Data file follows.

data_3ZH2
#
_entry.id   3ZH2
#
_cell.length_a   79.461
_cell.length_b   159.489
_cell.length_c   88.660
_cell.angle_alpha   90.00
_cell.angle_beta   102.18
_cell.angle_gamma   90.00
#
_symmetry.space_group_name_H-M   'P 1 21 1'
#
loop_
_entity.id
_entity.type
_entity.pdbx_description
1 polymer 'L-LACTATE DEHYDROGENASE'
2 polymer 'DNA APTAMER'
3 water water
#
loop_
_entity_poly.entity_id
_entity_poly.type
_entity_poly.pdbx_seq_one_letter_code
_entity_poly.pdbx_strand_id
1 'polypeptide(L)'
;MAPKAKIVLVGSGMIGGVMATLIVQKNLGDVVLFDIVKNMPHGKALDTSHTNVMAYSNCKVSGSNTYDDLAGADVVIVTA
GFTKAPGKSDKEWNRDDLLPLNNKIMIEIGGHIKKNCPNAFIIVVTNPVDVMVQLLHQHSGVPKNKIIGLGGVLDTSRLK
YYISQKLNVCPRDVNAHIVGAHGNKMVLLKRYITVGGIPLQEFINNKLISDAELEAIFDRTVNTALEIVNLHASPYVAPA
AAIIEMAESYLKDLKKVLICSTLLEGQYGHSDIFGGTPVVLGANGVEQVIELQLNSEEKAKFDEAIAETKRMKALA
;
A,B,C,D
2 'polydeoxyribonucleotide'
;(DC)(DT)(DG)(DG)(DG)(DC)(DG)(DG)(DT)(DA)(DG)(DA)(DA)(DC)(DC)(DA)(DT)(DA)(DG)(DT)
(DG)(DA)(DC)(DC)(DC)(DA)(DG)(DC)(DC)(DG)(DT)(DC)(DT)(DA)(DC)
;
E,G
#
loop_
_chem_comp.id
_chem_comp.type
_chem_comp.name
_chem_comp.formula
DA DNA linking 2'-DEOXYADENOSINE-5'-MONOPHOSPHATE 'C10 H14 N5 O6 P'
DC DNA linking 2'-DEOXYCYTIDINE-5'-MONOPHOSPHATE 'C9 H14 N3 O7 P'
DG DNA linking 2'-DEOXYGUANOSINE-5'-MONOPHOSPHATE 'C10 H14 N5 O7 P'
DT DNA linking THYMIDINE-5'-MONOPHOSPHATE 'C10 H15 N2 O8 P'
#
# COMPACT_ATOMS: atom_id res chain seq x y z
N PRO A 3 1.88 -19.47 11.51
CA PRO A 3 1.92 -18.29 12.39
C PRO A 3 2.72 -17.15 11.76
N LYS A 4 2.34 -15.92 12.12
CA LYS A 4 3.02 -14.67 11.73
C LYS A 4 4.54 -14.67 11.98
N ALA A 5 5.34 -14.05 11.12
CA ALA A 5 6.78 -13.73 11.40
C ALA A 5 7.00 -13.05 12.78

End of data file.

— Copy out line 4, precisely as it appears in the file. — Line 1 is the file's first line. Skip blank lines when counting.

#